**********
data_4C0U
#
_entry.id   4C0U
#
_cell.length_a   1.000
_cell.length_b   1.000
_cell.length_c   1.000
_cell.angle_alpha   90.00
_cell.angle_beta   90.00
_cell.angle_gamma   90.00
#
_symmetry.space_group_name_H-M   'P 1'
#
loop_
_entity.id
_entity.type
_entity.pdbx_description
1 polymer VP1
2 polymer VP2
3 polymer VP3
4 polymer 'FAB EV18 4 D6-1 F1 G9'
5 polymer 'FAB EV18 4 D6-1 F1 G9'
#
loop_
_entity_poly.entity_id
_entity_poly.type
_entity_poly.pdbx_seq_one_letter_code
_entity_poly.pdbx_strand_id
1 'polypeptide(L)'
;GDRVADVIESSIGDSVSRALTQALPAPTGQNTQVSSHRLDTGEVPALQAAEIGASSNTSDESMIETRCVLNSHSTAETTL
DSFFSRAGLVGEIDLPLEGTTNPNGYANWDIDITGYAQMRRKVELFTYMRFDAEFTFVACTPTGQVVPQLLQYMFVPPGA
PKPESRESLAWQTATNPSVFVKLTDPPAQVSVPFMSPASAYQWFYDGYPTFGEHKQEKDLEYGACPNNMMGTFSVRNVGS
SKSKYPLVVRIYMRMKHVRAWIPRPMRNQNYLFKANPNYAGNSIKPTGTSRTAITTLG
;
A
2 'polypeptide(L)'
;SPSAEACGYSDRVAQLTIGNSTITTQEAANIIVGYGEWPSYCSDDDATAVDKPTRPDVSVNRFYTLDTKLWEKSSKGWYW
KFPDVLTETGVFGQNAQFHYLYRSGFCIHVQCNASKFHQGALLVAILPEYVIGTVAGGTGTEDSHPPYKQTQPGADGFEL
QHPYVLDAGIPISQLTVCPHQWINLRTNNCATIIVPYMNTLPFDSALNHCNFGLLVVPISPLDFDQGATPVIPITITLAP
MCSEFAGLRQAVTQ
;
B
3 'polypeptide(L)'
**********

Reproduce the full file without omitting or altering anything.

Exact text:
data_4C0U
#
_entry.id   4C0U
#
_cell.length_a   1.000
_cell.length_b   1.000
_cell.length_c   1.000
_cell.angle_alpha   90.00
_cell.angle_beta   90.00
_cell.angle_gamma   90.00
#
_symmetry.space_group_name_H-M   'P 1'
#
loop_
_entity.id
_entity.type
_entity.pdbx_description
1 polymer VP1
2 polymer VP2
3 polymer VP3
4 polymer 'FAB EV18 4 D6-1 F1 G9'
5 polymer 'FAB EV18 4 D6-1 F1 G9'
#
loop_
_entity_poly.entity_id
_entity_poly.type
_entity_poly.pdbx_seq_one_letter_code
_entity_poly.pdbx_strand_id
1 'polypeptide(L)'
;GDRVADVIESSIGDSVSRALTQALPAPTGQNTQVSSHRLDTGEVPALQAAEIGASSNTSDESMIETRCVLNSHSTAETTL
DSFFSRAGLVGEIDLPLEGTTNPNGYANWDIDITGYAQMRRKVELFTYMRFDAEFTFVACTPTGQVVPQLLQYMFVPPGA
PKPESRESLAWQTATNPSVFVKLTDPPAQVSVPFMSPASAYQWFYDGYPTFGEHKQEKDLEYGACPNNMMGTFSVRNVGS
SKSKYPLVVRIYMRMKHVRAWIPRPMRNQNYLFKANPNYAGNSIKPTGTSRTAITTLG
;
A
2 'polypeptide(L)'
;SPSAEACGYSDRVAQLTIGNSTITTQEAANIIVGYGEWPSYCSDDDATAVDKPTRPDVSVNRFYTLDTKLWEKSSKGWYW
KFPDVLTETGVFGQNAQFHYLYRSGFCIHVQCNASKFHQGALLVAILPEYVIGTVAGGTGTEDSHPPYKQTQPGADGFEL
QHPYVLDAGIPISQLTVCPHQWINLRTNNCATIIVPYMNTLPFDSALNHCNFGLLVVPISPLDFDQGATPVIPITITLAP
MCSEFAGLRQAVTQ
;
B
3 'polypeptide(L)'